I feel like this isn't the best place to ask this (since there's no single right answer), but I can't think of a better place. If you have a better recommendation, could you please recommend it and I can move the question rather than just having it closed outright?
I'm teaching a class of high-school students about general Linux security. At a high level I want them to be able to take a given Linux server and know how to harden it against common security issues - e.g. closing old accounts, using a strong pw hashing algorithm, make sure no strange processes are running or run at boot. Their skill-level is a broad range, and I'm looking for ways to motivate them to use what we've been discussing (e.g. look at crontab; look at users and group configurations; look at open ports).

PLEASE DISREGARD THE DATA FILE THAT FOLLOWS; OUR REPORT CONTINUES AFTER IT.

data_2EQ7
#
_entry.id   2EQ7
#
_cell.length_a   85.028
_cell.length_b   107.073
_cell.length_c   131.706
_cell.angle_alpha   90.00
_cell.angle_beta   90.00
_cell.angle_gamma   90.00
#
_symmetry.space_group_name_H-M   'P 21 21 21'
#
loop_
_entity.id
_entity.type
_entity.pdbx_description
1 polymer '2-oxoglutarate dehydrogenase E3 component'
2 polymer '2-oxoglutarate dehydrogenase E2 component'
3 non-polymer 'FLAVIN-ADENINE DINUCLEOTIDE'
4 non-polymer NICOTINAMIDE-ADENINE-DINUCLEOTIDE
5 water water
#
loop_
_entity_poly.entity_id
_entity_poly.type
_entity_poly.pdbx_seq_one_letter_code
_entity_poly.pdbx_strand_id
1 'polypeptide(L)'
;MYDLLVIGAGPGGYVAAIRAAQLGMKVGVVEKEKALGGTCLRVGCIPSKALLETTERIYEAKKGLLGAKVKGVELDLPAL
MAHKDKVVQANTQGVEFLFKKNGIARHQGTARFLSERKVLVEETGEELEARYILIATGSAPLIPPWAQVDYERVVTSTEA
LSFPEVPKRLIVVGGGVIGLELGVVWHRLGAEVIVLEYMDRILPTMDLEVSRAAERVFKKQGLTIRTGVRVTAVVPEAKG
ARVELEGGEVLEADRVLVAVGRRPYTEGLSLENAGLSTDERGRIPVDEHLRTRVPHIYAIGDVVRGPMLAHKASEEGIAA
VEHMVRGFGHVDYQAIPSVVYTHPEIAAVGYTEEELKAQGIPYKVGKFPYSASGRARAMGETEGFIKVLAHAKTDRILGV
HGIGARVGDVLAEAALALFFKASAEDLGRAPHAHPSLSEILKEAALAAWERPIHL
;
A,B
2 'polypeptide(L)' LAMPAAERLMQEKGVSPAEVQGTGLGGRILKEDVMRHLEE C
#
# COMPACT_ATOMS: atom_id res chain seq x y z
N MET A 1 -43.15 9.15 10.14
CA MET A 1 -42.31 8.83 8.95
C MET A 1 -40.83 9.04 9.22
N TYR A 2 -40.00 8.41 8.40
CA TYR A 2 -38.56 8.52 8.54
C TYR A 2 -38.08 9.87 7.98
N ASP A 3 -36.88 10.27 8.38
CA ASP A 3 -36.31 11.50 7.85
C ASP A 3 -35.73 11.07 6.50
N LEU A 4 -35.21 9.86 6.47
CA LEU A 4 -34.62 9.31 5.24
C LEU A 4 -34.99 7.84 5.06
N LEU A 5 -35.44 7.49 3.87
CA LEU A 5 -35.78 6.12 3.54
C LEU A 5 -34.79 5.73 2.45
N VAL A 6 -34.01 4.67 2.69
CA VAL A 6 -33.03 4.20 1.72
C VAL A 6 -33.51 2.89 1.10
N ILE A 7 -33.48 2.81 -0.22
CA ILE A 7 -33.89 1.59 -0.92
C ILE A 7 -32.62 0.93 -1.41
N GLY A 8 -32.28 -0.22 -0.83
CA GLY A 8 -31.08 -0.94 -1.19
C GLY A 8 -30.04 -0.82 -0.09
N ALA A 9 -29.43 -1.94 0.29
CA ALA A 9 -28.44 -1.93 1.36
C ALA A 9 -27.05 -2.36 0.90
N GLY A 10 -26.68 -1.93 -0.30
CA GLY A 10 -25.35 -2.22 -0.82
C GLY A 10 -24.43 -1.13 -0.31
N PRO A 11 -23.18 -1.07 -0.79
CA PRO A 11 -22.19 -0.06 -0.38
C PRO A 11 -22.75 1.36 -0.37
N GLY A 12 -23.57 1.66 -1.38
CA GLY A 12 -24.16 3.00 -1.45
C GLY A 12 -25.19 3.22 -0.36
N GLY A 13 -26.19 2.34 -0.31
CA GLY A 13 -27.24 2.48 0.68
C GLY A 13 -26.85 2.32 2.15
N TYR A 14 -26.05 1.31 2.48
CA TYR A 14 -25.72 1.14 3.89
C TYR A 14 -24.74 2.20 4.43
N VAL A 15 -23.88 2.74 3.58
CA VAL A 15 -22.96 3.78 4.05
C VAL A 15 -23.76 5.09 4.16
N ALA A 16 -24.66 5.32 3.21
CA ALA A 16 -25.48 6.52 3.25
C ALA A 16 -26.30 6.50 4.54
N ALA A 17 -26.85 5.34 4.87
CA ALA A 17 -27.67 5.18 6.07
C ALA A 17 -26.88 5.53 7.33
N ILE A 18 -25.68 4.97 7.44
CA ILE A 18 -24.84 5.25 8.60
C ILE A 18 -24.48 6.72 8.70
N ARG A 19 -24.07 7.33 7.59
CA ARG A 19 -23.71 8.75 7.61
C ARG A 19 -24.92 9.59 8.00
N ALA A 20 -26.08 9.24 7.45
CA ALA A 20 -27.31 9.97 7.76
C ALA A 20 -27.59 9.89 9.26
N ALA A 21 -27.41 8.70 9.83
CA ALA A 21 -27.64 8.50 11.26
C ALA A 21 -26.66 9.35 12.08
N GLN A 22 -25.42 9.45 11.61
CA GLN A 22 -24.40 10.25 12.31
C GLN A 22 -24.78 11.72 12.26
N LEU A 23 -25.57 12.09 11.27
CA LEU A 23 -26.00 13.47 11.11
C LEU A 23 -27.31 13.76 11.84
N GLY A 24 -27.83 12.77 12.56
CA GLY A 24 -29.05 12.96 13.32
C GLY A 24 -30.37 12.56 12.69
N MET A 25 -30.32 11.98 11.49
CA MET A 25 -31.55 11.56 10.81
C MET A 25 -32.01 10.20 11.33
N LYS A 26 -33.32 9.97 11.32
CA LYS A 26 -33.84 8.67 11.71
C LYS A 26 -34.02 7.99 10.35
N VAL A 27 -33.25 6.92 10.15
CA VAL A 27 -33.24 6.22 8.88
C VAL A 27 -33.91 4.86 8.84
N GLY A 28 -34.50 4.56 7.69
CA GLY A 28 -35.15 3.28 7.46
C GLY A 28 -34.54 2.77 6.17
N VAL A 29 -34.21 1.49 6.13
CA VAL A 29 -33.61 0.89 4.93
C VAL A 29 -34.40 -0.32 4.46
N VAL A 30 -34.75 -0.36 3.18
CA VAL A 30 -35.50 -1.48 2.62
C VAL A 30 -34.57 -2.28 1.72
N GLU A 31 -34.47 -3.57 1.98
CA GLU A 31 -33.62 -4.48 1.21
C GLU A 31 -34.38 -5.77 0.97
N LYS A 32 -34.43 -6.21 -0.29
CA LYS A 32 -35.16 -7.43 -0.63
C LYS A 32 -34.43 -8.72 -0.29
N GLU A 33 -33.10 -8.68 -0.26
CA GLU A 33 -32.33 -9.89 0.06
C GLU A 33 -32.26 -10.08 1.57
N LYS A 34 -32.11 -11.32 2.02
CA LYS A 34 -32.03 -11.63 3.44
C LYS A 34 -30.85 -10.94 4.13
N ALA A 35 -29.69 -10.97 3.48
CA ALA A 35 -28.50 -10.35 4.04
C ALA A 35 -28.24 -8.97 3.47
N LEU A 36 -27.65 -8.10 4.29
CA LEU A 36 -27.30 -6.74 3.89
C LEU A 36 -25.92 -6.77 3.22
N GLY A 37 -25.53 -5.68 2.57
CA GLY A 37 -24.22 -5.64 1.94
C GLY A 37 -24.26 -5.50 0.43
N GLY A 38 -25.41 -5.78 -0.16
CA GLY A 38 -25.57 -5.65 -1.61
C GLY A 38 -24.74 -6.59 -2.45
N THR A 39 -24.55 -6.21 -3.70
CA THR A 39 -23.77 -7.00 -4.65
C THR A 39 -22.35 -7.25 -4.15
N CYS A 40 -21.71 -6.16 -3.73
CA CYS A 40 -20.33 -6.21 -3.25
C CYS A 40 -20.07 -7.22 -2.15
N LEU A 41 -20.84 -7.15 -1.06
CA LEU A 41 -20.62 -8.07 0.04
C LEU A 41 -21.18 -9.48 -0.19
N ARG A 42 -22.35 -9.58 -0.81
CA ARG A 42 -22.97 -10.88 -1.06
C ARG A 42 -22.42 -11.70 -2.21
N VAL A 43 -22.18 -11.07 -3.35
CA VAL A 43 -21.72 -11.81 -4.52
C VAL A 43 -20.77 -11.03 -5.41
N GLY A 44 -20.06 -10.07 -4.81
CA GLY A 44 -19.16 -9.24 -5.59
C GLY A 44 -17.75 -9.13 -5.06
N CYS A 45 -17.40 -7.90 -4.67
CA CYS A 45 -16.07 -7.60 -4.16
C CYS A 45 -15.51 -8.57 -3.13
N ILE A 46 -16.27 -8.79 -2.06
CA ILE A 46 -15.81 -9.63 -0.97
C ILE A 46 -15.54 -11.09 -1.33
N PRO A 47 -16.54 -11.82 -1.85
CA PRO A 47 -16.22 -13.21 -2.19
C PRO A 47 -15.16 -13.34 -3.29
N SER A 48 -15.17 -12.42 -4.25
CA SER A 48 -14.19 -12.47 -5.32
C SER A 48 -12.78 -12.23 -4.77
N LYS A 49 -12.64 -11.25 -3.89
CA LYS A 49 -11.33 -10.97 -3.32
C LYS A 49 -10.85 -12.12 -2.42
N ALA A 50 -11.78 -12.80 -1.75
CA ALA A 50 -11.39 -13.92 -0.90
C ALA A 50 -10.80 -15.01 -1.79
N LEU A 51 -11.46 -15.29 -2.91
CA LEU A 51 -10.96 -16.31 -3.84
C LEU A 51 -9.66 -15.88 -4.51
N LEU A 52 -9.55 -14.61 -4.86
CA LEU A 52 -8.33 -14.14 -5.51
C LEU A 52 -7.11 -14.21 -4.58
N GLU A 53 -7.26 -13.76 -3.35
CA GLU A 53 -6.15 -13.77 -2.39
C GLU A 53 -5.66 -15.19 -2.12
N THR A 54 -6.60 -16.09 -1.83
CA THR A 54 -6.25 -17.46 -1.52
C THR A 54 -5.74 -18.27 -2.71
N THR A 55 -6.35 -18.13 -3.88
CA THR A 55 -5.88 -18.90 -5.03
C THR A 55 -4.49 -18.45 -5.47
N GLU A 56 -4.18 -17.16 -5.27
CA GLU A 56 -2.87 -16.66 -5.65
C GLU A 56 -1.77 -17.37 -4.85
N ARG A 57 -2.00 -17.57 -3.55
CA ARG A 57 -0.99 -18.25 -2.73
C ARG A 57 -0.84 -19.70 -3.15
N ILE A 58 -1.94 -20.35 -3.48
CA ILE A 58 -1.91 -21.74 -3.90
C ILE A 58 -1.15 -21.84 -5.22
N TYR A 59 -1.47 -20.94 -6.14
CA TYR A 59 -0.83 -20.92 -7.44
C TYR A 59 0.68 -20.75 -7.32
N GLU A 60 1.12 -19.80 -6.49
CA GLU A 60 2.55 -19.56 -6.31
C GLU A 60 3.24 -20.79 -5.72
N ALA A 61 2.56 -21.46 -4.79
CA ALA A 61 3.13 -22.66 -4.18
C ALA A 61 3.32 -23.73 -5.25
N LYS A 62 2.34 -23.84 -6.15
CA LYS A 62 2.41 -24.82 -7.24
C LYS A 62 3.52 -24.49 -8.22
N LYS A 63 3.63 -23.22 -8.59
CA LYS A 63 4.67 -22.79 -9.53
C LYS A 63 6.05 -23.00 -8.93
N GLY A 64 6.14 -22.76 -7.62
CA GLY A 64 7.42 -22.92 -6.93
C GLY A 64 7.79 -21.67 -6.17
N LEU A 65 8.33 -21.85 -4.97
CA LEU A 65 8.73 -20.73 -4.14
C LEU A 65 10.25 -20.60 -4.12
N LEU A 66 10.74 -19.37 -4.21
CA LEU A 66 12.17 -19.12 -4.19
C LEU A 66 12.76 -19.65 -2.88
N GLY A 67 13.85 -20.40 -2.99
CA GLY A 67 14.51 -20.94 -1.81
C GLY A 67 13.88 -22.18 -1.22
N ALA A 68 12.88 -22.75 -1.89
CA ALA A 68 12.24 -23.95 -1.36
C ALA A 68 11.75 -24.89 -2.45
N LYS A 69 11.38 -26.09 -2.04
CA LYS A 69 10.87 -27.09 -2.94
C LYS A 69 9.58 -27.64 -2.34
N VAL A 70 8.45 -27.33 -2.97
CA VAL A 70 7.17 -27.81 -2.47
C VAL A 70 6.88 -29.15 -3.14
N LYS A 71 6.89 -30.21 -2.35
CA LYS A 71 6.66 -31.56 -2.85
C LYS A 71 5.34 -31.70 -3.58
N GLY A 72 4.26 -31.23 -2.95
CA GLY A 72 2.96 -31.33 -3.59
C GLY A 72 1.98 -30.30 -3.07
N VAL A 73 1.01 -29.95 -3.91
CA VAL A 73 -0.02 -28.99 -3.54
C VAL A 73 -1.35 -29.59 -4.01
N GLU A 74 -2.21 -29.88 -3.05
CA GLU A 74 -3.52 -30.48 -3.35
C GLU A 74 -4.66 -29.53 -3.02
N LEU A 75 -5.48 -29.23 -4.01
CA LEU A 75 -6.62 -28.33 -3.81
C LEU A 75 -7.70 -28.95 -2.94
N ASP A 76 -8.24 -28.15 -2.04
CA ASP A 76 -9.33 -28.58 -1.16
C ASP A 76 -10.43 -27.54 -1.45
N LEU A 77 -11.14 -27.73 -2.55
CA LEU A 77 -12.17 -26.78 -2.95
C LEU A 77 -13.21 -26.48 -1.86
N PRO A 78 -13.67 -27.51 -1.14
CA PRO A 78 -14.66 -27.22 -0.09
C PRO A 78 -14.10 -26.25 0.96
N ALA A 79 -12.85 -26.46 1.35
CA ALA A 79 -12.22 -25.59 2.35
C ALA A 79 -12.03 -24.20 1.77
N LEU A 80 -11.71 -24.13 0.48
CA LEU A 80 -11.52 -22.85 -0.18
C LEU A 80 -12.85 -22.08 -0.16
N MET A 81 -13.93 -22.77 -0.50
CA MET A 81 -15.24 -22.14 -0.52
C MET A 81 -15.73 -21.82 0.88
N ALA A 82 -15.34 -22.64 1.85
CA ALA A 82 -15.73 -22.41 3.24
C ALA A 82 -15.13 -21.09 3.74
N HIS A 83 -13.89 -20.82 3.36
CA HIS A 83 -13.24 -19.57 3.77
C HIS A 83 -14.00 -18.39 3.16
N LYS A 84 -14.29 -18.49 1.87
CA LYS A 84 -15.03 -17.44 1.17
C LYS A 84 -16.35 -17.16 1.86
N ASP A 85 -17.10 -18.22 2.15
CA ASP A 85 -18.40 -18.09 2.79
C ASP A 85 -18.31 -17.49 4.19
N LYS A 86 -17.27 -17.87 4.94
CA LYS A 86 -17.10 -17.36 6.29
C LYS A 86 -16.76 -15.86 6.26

I have been given $200 to hold a competition to encourage them, and I thought maybe I could purchase a bunch of Amazon gift cards in $10 increments. The idea would be to "hide" the redemption codes in various places on our sandbox server for the kids to find. For example, I could store the passwords in plaintext, and have one of the example user accounts assigned a password of one of the codes. Or maybe I could set up a cron job to log one of the codes to a system log every 30 seconds.
What I'm looking for is places/methods to hide these codes such that someone looking to secure the server would stumble across them.